Meet three ACA students who are championing LGBTQ+ rights and promoting diversity and inclusion in the profession.
ICAEW is committed to championing equality, diversity and inclusion every month of the year, but we are especially proud to support LGBTQ+ History Month in February, and to highlight the work of past and present LGBTQ+ students.
LGBT History Month began in the US in 1994 as a way of celebrating the history of the gay rights movement. In 2005, it was adopted in the UK by SCHOOLS OUT, a charity established to fight prejudice in education, and named LGBTQ+ History Month to encompass other sexual and gender identities alongside lesbian, gay, bi-sexual and trans. It is an opportunity to raise awareness of and combat prejudice towards the LGBTQ+ community, while also celebrating its achievements and diversity more broadly.
Here, we celebrate three ACA students who are promoting inclusion within the accounting profession.
It was important for Nic Moss to find a strong culture of diversity and inclusion in her first career move. Fresh from university, where she had come out as lesbian and felt her ‘real self’, she was drawn to the graduate scheme at PwC because the company offered so many options for diverse groups. PwC has a Shine network for the LGBTQ+ community and a HeForShe gender equality network where men are allies for women in the workplace. The open, supportive atmosphere at PwC was apparent on her first day when a senior office partner spoke about being the sponsor for the Shine network. Nic appreciated the allyship it demonstrated: that someone in senior management was willing to start a conversation and empathise with another community.
Nic says it’s the small, everyday assumptions and prejudices people make that can affect her most, and that’s where having allies can really help. “If my colleague in a client meeting speaks up and mentions that my partner is a girl, it not only lessens the pressure on me,” she says, “it also hopefully makes the client feel less embarrassed that I haven’t had to call them out. It’s the same with things like pronouns on email signatures – making it a normal thing that everybody does, rather than putting it on the transgender or non-binary person to do it first. It’s not necessarily about massive gestures, it’s the small things that really make a difference.”
For Ben Currie, part of becoming a chartered accountant was about helping to make the profession more welcoming and inclusive. While an ACA student, Ben got involved with the Chartered Accountant Students’ Society of London (CASSL) and ended up becoming Chair for a year. He believes that student societies play a vital role in bringing people together, particularly those in smaller firms.
During his time as chair of CASSL, Ben reached out to Together, the ICAEW LGBTQ+ network, to see what he could do to contribute. He was part of a group of students that regularly met with the D&I team, and also got involved in a project to help with ICAEW representation at the Queer Student Awards.
While it’s important for employers to set inclusive policies and cultures, Ben believes everyone has a responsibility to ensure others feel welcome and included. He says, “It’s about making sure you’re giving off an atmosphere where people around you feel comfortable to be themselves. You spend so much time at work, you don’t want to be hiding yourself away. If you are being your true, authentic self at work, you’re going to be happier – and that will hopefully lead to you doing a better job, because you want to work hard and stay at a firm that makes you feel represented.”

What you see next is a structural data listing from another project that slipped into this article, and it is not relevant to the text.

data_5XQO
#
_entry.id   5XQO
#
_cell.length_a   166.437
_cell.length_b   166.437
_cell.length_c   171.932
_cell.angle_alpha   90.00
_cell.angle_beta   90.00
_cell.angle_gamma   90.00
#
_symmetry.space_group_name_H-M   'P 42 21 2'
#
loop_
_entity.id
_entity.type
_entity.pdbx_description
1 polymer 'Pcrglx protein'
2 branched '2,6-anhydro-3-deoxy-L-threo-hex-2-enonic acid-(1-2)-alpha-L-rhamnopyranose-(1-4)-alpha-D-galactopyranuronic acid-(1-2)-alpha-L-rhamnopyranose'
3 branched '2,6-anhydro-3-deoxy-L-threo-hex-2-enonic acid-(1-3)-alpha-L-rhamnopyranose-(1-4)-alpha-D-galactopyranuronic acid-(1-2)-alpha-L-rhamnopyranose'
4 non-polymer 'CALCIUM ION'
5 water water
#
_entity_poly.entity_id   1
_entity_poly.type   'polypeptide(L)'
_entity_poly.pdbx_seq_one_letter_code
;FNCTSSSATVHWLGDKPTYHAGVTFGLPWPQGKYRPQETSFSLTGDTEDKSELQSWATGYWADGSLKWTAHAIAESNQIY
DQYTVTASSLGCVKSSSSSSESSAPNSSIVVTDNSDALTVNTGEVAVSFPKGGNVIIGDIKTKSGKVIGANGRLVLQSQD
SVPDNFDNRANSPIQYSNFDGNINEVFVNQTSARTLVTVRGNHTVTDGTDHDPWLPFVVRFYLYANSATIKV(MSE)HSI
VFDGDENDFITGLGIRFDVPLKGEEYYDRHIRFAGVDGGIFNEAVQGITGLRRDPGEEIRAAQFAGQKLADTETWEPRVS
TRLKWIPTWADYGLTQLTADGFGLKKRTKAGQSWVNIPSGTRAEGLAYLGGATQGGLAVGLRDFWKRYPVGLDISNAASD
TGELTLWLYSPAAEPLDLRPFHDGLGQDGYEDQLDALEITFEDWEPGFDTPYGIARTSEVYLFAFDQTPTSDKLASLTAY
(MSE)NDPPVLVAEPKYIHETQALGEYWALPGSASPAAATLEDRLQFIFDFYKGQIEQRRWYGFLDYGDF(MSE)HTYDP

Krita is an ACA student and audit apprentice at EY. Since starting her professional life, she has been involved in a number of D&I projects, continuing an interest that began at school. She was part of ICAEW’s award-winning Welcome Inclusion campaign; she is the London Student Society’s Social Media and Diversity Representative, where she tries to bring a diversity element to all the events organised; and during Pride Month she worked to ensure people from the queer community were represented in her workplace. Recently, Krita took part in a webinar on inclusive communication and best practice as part of the ICAEW’s Global Employer Insights Series, where she spoke on creating safe spaces for employees to be open about who they are, and explore better ways of communicating.
Krita says inclusive communication is “less about policing what you’re saying and more about being considerate towards people. One thing we’re all still working on – including me – is incorporating more gender-neutral terminology within our daily language. When you don’t know someone’s pronouns, revert to they/them as a best bet. Don’t assume based on the way people present – just ask. Most people are very open to sharing what their pronouns are.”
It’s a constant journey, she believes, and everyone – especially senior leaders – needs to educate themselves and be an ally, to support their LGBTQ+ colleagues and speak up for them. “The first week I joined EY I attended a meeting hosted by Unity, their LGBTQ+ network,” she says. “It actually inspired me to continue to be involved with diversity in the workplace, because I was able to see that there’s already a community out there, with senior people involved who are ready to lead on diversity – and I can be a part of that.”
Tips and advice
- Use gender-neutral language when you don’t know someone’s pronouns – and try not to make assumptions.
- Go in with the right attitude. We all make mistakes but as long as we are prepared to listen, learn and amend our behaviours, we’re unlikely to cause offence. If in doubt, just ask!
- Be an ally and help set the tone. Whether or not we identify as LGBTQ+, we all have a part to play in creating more inclusive workplaces.
For tailored resources and best practice guidance for individuals on D&I topics, join the ICAEW Diversity and Inclusion Community.